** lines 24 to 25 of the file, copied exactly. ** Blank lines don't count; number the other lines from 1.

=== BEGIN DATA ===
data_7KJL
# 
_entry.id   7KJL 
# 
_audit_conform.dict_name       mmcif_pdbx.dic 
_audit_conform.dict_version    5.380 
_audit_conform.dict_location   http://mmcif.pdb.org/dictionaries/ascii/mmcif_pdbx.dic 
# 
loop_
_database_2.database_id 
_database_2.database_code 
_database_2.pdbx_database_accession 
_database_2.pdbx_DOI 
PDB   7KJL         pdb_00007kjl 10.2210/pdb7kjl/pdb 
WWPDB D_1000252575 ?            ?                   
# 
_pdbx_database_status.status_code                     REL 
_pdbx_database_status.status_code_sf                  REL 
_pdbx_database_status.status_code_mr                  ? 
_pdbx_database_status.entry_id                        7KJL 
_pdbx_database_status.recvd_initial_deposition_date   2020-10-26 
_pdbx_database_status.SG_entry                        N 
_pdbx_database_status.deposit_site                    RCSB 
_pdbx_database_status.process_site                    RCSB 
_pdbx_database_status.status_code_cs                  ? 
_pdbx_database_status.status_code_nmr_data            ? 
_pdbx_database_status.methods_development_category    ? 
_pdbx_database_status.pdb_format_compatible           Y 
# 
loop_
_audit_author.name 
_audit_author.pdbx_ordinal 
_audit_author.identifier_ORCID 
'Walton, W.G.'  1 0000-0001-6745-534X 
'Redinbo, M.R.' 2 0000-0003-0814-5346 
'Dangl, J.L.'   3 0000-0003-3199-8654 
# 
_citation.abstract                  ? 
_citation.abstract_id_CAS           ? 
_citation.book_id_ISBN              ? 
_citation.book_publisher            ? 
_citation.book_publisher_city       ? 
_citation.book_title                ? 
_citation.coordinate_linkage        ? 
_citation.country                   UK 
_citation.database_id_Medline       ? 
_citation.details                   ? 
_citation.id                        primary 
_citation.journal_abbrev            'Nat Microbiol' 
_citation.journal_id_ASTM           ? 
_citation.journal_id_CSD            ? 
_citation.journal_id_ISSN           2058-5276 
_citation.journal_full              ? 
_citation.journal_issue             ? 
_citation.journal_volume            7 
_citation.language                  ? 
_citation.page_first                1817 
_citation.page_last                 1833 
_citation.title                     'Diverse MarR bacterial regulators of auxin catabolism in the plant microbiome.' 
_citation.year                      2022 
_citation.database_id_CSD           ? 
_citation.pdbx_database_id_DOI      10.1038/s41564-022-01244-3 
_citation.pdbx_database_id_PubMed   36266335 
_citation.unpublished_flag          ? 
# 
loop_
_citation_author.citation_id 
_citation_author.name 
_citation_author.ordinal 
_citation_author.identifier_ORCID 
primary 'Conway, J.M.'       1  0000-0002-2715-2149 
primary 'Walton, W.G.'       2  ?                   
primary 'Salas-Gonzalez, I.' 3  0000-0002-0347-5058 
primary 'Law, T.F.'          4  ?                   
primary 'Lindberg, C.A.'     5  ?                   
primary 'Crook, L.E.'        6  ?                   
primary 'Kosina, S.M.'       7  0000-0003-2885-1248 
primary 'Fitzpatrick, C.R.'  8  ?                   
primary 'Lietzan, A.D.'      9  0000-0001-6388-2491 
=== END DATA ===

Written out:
_pdbx_database_status.process_site                    RCSB 
_pdbx_database_status.status_code_cs                  ? 